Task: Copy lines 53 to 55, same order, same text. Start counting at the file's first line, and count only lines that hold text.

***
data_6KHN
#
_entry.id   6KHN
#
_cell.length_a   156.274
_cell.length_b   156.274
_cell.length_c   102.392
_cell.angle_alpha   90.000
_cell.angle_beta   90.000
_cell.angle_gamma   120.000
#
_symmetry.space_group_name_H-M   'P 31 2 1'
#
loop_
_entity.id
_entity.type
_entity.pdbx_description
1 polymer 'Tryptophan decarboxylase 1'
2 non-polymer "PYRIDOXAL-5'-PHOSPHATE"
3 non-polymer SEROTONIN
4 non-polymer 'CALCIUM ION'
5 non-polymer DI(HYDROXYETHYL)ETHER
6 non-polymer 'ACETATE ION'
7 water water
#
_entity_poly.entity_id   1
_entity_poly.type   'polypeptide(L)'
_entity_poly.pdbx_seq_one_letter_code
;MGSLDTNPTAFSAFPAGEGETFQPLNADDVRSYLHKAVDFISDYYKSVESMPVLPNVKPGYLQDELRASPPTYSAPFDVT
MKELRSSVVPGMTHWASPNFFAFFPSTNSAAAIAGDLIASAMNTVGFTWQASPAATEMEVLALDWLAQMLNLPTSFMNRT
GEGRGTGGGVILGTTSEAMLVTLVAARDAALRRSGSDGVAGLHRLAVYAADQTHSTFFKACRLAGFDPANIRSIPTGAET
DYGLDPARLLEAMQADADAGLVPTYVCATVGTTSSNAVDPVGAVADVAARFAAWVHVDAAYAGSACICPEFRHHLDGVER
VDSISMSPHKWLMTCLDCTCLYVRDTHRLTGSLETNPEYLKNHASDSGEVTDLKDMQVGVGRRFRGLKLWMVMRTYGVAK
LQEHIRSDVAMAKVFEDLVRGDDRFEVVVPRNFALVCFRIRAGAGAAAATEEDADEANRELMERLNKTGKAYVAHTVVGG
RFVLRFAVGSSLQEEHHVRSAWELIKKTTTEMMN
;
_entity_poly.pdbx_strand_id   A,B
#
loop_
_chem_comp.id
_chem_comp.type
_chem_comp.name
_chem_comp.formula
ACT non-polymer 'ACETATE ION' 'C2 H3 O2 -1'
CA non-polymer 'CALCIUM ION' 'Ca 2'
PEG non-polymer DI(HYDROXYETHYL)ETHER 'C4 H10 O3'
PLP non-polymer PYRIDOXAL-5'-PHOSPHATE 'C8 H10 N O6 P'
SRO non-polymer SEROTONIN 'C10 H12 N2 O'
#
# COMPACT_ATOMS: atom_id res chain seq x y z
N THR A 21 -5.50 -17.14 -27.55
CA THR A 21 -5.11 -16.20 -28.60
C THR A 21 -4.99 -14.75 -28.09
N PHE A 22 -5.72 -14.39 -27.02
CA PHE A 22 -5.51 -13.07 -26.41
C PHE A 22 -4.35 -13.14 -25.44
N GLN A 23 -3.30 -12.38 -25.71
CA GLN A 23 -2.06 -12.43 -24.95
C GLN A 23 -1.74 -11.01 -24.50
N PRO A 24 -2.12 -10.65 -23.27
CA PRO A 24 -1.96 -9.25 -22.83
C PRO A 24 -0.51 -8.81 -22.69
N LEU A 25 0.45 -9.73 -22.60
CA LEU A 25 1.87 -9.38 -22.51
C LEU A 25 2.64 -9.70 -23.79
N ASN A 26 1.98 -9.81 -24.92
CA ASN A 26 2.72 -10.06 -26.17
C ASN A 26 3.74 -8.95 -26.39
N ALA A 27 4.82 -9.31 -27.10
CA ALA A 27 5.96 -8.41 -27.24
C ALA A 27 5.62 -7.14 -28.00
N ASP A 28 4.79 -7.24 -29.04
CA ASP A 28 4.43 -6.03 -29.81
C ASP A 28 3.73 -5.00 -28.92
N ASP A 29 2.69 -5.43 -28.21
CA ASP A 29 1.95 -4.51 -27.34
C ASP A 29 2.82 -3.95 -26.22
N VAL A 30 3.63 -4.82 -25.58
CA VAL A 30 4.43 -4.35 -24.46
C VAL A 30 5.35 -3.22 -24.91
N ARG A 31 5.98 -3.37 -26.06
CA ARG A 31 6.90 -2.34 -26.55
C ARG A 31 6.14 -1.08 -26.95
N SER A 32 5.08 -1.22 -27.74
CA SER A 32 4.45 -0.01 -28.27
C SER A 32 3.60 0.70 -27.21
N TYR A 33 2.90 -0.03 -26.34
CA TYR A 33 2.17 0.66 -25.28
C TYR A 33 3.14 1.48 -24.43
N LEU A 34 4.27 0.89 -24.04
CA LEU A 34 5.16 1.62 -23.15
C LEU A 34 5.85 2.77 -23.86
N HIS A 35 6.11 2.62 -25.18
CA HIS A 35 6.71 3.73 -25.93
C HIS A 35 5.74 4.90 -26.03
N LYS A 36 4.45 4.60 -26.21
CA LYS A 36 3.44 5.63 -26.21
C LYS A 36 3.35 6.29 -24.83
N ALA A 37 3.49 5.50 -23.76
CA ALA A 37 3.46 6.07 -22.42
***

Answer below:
C THR A 21 -4.99 -14.75 -28.09
N PHE A 22 -5.72 -14.39 -27.02
CA PHE A 22 -5.51 -13.07 -26.41